Jennifer Taylor's launch speech for Peace Crimes
I acknowledge Mr Stephens and Mr Wallace, and all Arrernte elders of the past and future. I thank you for the privilege of meeting here in magnificent Arrernte country. I acknowledge that this country was never ceded by Arrernte people – not the town and the hill we stand on today, nor the land where Pine Gap base has been built.
Kieran Finnane’s book Peace Crimes is an enormous achievement. A spooky silence often prevails around Pine Gap. Kieran’s book stands in contradiction to that silence. She takes the intellectual and political position that the functioning of the military facility at Pine Gap, and agreements between Australian and US governments, should be out in the open.
She has analysed swathes of technical information about the Base’s role in facilitating high-tech warfare. She confronts the part it plays in lethal, illegal drone strikes against citizens of countries with whom Australia is not at war, and the human consequences of this lawlessness.
She explores the motivations and methods of the Peace Pilgrims – what led to their actions at Pine Gap, and to their trial for trespass, under the Defence (Special Undertakings) Act. With care and clarity she unpacks the trial. We see how the law is applied in this instance of what she wryly calls ‘a reckless act of prayer’.
She does this without preaching, or shying away from difficult material. Her approach is connected, clear, inclusive, and above all, compassionate. Her extraordinary commitment to writing this book stands to benefit us all, by amplifying the pilgrims’ message and carrying it further.
This is a book on a mission. It invites you to engage with the stories of the Pilgrims’ lives and actions. You find you want to know: ‘Who are these people? What do they have to say to me? Seeing how they live, how might I live my life?’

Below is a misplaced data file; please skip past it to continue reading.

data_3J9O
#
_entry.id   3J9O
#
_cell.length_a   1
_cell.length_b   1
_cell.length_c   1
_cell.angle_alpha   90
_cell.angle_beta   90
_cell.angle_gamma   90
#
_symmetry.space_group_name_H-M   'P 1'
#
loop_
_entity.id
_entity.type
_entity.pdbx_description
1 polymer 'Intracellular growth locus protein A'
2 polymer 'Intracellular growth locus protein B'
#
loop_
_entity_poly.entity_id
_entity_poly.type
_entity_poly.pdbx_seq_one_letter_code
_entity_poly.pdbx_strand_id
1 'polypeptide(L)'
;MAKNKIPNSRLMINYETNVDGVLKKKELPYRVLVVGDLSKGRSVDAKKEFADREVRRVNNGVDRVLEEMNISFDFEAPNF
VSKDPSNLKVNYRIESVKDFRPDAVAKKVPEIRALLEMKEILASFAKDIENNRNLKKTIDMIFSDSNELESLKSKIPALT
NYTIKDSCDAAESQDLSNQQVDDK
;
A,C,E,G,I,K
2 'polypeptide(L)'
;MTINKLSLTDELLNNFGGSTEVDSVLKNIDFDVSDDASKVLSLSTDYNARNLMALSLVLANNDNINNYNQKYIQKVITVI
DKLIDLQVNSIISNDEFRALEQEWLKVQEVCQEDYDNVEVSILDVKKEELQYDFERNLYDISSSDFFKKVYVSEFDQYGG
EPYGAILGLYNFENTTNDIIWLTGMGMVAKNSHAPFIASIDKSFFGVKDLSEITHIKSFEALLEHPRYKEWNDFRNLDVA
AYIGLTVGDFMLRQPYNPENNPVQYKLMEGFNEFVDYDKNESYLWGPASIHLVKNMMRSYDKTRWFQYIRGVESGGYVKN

How does this book do so much, weave all these strands together? The book’s content, the way it is organised, and its purpose are skilfully braided. Strands of experience, analysis, and reflection are woven together into a new, more complete story about violence, and lives dedicated to peaceful resistance to violence.
Here are some of the strands:
- the multicoloured threads of the pilgrims’ lives, their faith and principles, their activist predecessors, their music, imagery and language, their grief, courage and determination
- The philosophy and practice of non-violent direct action
- Kieran’s own family and community ties, her deep reflections.
- The continuum of destruction of Aboriginal lives, livelihoods, language and culture from Frontier Wars through to today.
- The wars in which Pine Gap has played a part, from Vietnam onwards.
Readers will find many different places to land – many points of connection relating to their own stories. For me the book prompted memories of the environmental actions of the 1980’s: Terania Creek; Franklin Dam; the Daintree road. Also of the womens’ collectives helping women prepare for NVDA at Roxby Downs, the Women for Survival Peace Camp at Pine Gap in 1983, Lucas Heights, Cockburn Sound, Jabiluka, Anzac Day protests and other actions.
The Pilgrims’ stories reminded me how with NVDA, activists choose to be exposed to harm, to be vulnerable, to experience in their own bodies the power of the small and ordinary, the power of standing together, of care and nurture, and the power to refuse violence.
In a Women for Survival newsletter from 1983 I found these favourite lines from Judy Grahn:
‘the common woman is as common as the best of bread
and will rise’.
Words echoed by Peace Pilgrim Margaret Pestorious as she insists she does ‘all those ordinary things that ordinary people do’ – ‘putting my ordinary little body on the line’.
‘… being a non-violent activist is about disruption, stopping harms, facing up, witnessing, speaking truth to power’.
This book will have done its work when ordinary people who read it find their own ways to take action on the issues that move them most, whether that means anti-racism work, climate action, protecting country, strengthening culture and community, working for food and water security, standing for office, making music, lamenting our losses, or creating images or texts that, like this one, acclaim life and inspire change.